The next showdown: vote on Democratic party chair; Pritzker donated to Kelly potential rivals
Rep. Robin Kelly, the Democratic Party of Illinois chair, is up for reelection as party chief this summer.
Perhaps the most obscure races on Tuesday’s Democratic primary ballot were the contests to be a member of the Democratic Party of Illinois state central committee. This year, some of these elections were a proxy battle between Gov. J.B. Pritzker, at odds with Sen. Dick Durbin and the DPI chair, Rep. Robin Kelly, over the leadership of the party — that is, keeping Kelly as chair when she faces reelection later this summer.
In my analysis, this is a spat the Democratic family in Illinois does not need.
On March 2, 2021, after the scandalized and now-indicted former state House Speaker Michael Madigan was forced to step down, Kelly was elected the new chair to fill the remainder of his term, which expires this summer.
Kelly, backed by Durbin, beat Ald. Michelle Harris (8th), supported by Pritzker and Sen. Tammy Duckworth, D-Ill., 51.7% to 48.3%.
Pritzker’s push to replace Kelly — it’s hard to see his moves as anything but that — is coming as Illinois Democrats are pitching the Democratic National Committee on two fronts: to let the city host the 2024 presidential convention and to allow Illinois to become a presidential primary player by becoming one of the first four or five states to hold a 2024 primary vote.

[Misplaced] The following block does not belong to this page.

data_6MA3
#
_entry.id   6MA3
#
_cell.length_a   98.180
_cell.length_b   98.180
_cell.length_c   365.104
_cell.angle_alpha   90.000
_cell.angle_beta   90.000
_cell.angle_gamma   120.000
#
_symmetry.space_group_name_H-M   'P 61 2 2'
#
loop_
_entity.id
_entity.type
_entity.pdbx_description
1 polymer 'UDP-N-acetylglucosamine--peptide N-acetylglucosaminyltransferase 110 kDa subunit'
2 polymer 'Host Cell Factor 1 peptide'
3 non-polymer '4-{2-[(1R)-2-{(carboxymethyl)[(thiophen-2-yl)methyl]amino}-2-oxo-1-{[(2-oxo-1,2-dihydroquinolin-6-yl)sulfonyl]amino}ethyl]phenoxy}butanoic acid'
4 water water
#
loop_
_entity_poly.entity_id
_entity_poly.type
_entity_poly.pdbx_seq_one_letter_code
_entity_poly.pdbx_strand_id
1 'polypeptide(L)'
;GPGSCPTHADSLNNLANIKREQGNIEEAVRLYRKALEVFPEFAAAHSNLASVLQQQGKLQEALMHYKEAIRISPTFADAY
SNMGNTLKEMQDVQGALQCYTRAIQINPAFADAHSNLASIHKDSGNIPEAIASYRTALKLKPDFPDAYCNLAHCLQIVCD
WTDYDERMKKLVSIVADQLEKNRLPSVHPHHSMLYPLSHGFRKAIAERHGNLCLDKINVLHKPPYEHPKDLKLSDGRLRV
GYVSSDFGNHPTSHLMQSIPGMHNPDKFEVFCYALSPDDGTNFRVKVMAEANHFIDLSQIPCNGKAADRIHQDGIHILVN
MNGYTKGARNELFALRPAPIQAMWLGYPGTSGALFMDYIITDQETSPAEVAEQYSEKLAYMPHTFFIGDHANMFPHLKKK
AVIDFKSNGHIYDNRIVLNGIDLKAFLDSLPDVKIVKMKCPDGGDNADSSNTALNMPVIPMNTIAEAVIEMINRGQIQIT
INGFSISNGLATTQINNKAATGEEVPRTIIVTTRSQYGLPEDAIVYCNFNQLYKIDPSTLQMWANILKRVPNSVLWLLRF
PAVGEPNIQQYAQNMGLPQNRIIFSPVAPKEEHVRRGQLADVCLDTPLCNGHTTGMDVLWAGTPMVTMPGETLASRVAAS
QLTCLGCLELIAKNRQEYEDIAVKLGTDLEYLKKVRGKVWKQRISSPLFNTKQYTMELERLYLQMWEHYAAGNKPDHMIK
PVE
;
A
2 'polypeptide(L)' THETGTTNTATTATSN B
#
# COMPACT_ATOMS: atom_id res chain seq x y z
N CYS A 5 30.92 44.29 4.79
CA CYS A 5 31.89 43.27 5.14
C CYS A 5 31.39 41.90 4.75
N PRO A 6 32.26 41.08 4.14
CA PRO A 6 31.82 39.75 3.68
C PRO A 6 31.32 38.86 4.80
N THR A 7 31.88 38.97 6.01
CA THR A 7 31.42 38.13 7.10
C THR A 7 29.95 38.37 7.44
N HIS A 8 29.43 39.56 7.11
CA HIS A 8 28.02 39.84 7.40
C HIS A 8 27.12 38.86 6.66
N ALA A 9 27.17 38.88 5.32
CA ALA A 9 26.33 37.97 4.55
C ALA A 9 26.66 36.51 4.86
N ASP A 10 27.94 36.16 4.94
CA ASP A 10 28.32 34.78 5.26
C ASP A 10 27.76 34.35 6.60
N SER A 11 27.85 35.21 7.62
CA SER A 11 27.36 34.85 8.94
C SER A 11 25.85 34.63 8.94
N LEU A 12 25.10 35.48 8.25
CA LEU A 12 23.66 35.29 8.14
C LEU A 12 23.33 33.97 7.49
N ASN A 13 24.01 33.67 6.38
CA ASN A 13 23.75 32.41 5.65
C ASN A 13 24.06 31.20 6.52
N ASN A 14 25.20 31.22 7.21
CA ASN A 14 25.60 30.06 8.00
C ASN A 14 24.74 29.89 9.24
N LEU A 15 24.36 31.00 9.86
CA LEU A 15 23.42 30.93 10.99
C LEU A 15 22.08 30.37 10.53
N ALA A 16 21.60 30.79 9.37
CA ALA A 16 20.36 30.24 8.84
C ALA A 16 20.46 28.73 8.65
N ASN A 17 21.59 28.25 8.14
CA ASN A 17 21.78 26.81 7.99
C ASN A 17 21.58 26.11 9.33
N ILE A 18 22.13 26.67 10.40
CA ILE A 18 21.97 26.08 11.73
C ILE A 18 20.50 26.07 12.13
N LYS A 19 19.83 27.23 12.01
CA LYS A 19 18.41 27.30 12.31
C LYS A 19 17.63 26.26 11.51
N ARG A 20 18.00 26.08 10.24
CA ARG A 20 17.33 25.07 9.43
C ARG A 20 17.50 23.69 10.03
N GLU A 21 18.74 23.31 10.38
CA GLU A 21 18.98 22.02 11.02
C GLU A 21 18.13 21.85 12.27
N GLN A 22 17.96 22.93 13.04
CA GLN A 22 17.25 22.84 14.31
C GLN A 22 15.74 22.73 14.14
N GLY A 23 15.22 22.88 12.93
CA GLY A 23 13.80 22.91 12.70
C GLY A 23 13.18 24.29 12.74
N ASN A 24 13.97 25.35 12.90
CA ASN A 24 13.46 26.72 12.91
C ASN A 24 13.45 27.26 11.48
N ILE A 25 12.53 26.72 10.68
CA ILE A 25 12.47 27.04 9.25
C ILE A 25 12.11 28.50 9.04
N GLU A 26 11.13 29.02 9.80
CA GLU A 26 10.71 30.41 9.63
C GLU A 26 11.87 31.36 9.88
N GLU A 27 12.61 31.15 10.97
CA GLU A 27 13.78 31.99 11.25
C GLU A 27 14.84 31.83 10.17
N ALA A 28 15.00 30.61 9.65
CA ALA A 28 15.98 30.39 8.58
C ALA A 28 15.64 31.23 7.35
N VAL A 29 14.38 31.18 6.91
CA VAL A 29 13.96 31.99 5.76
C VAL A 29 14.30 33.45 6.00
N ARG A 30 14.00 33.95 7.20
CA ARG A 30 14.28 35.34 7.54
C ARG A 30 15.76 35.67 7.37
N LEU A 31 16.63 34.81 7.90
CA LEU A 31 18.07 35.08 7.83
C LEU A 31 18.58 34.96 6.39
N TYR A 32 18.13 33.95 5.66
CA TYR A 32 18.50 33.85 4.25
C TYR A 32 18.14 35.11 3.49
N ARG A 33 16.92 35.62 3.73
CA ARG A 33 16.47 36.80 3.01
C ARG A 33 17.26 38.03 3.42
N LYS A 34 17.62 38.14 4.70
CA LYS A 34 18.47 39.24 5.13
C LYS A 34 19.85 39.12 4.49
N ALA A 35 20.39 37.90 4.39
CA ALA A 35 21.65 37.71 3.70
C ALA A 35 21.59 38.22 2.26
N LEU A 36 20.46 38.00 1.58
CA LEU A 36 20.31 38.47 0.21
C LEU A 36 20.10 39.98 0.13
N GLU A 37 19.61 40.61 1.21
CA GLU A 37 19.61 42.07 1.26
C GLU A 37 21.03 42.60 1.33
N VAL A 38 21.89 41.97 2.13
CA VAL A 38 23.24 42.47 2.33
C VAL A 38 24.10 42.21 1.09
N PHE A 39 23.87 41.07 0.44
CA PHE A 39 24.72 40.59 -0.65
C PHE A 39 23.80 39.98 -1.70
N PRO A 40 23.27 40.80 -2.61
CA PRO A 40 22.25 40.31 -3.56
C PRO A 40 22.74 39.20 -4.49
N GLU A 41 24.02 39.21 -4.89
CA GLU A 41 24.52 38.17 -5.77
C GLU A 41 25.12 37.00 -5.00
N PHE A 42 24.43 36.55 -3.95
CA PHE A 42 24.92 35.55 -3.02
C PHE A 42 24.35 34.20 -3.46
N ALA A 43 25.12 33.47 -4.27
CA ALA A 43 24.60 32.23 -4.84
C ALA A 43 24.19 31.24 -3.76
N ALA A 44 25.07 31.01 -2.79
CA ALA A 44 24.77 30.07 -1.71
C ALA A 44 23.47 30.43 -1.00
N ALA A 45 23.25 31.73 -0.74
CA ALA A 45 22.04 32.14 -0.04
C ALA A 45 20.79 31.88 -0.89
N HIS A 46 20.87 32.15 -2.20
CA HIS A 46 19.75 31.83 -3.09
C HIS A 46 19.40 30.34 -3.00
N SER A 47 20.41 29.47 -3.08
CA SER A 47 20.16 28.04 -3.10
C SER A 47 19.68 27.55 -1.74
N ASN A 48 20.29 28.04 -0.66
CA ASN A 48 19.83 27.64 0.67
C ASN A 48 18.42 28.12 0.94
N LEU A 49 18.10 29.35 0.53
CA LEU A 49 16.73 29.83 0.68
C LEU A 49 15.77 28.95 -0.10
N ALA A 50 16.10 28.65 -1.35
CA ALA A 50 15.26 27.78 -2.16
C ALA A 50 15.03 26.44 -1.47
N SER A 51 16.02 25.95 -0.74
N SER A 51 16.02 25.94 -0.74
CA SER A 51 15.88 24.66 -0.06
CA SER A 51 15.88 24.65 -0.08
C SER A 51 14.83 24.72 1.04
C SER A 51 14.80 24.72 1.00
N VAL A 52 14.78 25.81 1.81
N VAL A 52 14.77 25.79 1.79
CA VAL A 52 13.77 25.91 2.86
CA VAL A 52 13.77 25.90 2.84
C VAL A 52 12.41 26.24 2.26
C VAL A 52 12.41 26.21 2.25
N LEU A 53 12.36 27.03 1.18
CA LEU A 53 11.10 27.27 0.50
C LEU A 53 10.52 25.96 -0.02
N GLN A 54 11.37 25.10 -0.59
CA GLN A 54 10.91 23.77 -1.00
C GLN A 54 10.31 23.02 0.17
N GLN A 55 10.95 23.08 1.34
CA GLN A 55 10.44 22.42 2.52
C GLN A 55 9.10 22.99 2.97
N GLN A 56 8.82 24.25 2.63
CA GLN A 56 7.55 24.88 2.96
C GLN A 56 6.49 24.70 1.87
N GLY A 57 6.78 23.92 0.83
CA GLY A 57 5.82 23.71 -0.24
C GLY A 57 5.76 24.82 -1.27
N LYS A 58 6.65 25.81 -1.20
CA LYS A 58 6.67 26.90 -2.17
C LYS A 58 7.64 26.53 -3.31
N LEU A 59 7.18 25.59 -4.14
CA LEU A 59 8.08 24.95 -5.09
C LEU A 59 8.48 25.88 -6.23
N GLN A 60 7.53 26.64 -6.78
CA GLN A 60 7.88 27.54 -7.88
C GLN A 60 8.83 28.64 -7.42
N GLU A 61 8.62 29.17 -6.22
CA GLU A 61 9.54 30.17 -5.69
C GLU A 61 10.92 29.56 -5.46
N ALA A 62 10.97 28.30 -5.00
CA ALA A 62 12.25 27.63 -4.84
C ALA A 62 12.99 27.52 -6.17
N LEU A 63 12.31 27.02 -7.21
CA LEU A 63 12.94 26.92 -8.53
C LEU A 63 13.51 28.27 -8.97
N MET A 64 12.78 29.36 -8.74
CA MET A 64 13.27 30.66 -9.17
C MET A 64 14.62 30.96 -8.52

Here’s how this works: Under Democratic party rules, on Tuesday each of the 17 congressional districts in Illinois elected one committeewoman and one committeeman to the state central committee.
That pool of 34 people will elect the next party chair from their ranks sometime this summer. Kelly ran unopposed in her 2nd Congressional District committeewoman race.
The rules state that the party chair — that is, Kelly — must call an election within 41 days of the primary. Kelly can’t set the election right away. That’s because party rules require what is called a “weighted” vote. The clout of each member of the state central committee is based on how many voters pulled a Democratic ballot on Tuesday in each district. That will take time to calculate.
Pritzker’s campaign fund donated a total of $350,000 to seven people running for the committee posts, according to Illinois State Board of Elections records — with six of them getting $55,000 contributed to their political committees.
Durbin’s Prairie Political Action Committee and Kelly’s congressional campaign committee contributed a combined total of $63,500 to 13 people running for the party positions. Donations ranged from $2,500 to $7,000.
As I’m writing this, I don’t know the outcomes of these contests, so it’s hard to handicap what will happen.
In the 10th Congressional District, Lauren Beth Gash was running spots on cable television for her state central committee bid. Voters in this north suburban district also got direct mail from Gash and her main rival, Melinda Bush.
Here’s a simple way to explain what’s going on here: Bush got $55,000 from Pritzker’s political fund. Gash, a Kelly backer, got $5,000 from Durbin.
Despite the situation, Pritkzer, Durbin and Kelly are working together. Pritzker in the past weeks gave $1.5 million to the DPI.
There is a lot at stake here. This is not the time for DNC decision-makers to be dealing with the potential ouster of a DPI chair — especially one well known and liked in Washington.